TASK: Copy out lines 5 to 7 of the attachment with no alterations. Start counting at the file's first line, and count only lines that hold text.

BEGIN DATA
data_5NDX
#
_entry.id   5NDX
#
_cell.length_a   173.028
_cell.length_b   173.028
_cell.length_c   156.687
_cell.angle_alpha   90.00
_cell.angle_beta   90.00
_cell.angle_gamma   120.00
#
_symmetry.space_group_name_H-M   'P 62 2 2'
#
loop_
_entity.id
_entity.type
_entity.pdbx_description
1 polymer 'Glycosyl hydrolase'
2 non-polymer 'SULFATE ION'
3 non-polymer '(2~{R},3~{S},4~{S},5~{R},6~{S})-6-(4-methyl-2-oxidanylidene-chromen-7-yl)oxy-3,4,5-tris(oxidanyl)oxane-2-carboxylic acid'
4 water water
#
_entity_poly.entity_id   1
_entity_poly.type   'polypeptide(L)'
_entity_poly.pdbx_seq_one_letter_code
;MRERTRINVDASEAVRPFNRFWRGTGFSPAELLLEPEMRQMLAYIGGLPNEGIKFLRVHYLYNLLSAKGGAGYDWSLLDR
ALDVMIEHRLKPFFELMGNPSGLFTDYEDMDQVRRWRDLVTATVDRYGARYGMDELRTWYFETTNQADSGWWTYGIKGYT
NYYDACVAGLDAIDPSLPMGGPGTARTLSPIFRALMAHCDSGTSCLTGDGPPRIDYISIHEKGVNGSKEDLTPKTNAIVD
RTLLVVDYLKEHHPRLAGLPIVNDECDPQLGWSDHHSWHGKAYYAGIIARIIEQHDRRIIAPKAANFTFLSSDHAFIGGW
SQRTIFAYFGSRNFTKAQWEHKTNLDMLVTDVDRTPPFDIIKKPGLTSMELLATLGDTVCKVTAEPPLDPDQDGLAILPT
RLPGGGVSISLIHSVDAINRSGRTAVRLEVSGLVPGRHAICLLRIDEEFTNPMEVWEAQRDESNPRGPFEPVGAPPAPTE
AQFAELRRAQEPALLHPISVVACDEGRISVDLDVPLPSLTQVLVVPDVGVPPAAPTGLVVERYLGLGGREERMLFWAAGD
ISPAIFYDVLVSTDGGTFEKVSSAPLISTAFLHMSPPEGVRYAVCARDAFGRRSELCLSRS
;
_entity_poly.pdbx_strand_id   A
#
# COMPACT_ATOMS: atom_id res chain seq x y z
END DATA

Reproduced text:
_cell.length_a   173.028
_cell.length_b   173.028
_cell.length_c   156.687